The Climate Change Committee (CCC) last month sent out a stark warming about the country’s preparedness for the impacts of climate change. Put simply: we’re not.
The CCC’s conclusions on infrastructure were unambiguous: it is already vulnerable, and the risks it faces will only increase. The National Infrastructure Commission’s own resilience report last year highlighted how the country’s energy and water systems are vulnerable to shocks and stresses created by climate change, such as more frequent heatwaves and increased flood risk.
Utility firms face a double challenge: make progress on adapting to the expected impacts of climate change by making their infrastructure more resilient, while simultaneously redoubling their efforts to reduce emissions. An evolution of the regulatory environment in which they operate, such as the Commission has called for, could better support progress on both.
It’s necessary because building resilience requires a long-term approach. Yet the regulations governing utilities have shaped a world where the focus is too often on the next five years, than the next fifty.
Every time we experience a major flood or extreme weather event, the urgency of the need to invest in adaptation effectively is thrown into sharper focus. The Commission believes a resilience duty on regulators, backed up by a supportive policy framework from government, is essential if utilities are to catalyse the huge investment needed to deal with the realities of a warming world.
Decoupling investment categories
The existing five-year review periods are fine for managing maintenance and marginal enhancements. But they can encourage trade-offs and compromises, instead of the collaboration and far-sightedness that adapting to climate change will require.
And judging by the recent water appeals, and those ongoing in the energy sector, they can create antagonism between supplier and regulator at a time when collaboration and a shared vision is required.
And they’re costly. Supplier appeals against Ofwat’s pricing decisions this Spring reportedly cost at least £26 million.
The current system has – as Stephen Littlechild told the CMA last year – “gradually gone awry”. And that’s not good for a concerted response to climate change impacts.
In our 2019 report Strategic investment and public trust we recommended decoupling crucial decisions on significant infrastructure investments from the price review process and using open competitions instead.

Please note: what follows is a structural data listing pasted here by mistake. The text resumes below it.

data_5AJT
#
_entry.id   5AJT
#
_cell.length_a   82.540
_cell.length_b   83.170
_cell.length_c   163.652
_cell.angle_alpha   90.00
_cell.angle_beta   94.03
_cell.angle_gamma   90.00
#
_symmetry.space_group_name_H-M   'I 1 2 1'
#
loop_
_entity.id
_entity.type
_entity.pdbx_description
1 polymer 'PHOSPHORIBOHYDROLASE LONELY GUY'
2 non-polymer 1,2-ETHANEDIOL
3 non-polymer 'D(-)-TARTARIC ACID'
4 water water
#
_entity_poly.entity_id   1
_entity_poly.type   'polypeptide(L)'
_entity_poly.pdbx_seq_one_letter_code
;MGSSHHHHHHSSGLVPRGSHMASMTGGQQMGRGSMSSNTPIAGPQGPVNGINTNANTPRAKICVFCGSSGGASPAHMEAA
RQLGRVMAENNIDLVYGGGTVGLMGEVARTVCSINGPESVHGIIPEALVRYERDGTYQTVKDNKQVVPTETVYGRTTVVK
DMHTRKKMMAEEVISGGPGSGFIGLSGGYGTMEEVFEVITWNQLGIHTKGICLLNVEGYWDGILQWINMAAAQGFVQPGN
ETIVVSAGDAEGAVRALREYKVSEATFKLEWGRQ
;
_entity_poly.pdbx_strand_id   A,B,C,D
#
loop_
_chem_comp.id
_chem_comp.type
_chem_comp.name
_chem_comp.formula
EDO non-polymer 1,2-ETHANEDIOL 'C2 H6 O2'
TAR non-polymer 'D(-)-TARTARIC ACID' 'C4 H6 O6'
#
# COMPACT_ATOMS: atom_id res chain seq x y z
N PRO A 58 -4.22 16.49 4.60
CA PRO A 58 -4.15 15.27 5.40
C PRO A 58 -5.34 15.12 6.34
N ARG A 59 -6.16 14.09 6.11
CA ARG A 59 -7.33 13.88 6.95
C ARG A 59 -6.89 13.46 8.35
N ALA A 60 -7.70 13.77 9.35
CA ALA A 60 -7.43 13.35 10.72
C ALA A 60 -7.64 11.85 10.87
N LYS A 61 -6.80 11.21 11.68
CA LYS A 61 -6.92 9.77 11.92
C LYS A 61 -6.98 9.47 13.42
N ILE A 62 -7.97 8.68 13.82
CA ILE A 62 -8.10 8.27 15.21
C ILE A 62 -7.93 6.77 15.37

We proposed this for a number of reasons. With bids locked for up to thirty years, the cost and effort of reviewing every five years is reduced.
Competitions also operate over multi-period settlements and allow for the development of effective resilience strategies in line with the principles we outlined.
They boost transparency, addressing the information asymmetries between regulator and suppliers by revealing the actual cost of capital and likely returns over the long term.
As the number and frequency of appeals grow, the transaction costs associated with running competitions – often used to argue for the status quo – look increasingly justified in comparison.
Investment in adaptation must coincide with a redoubling of efforts to reduce emissions. To its credit, the UK government has some of the world’s most ambitious environmental targets, including its target of a 78 per cent reduction in greenhouse gas emissions by 2035.
The Commission believes a specific climate change duty on regulators would help turn this ambition into reality. It, along with a resilience duty, would together represent the biggest change in regulation in three decades. There are signs that regulators and suppliers are amenable to such an approach.
Ofwat’s recent draft decisions on its green economy recovery programme, for example, will lead to an additional £862 million in environmental improvements by companies, on top of their existing PR19 packages.
We also saw a real emphasis placed on resilience by the government and regulator when inviting the water industry to submit schemes to support a green recovery.
Regulation for the nation
A new framework for regulation to encourage the required investment in our utilities must, however, continue to protect the interests of customers.
The public still needs some convincing that government climate ambitions are deliverable and affordable: Ofgem’s ‘green, fair future’ campaign is welcome recognition that regulators have to engage consumers in the shift towards a low carbon economy.
A government commitment before COP26 to new regulator duties on resilience and emissions reductions would send an unambiguous signal to investors, providers and customers that there’s an action plan to back up the ambitious goals on climate change.
As Ofwat gears up for PR24, it bears repeating: if the regulatory process fails to generate the necessary private sector investment across our utilities, we risk falling behind in the race to adapt to the realities of global warming – and it’s a race we can’t afford to lose.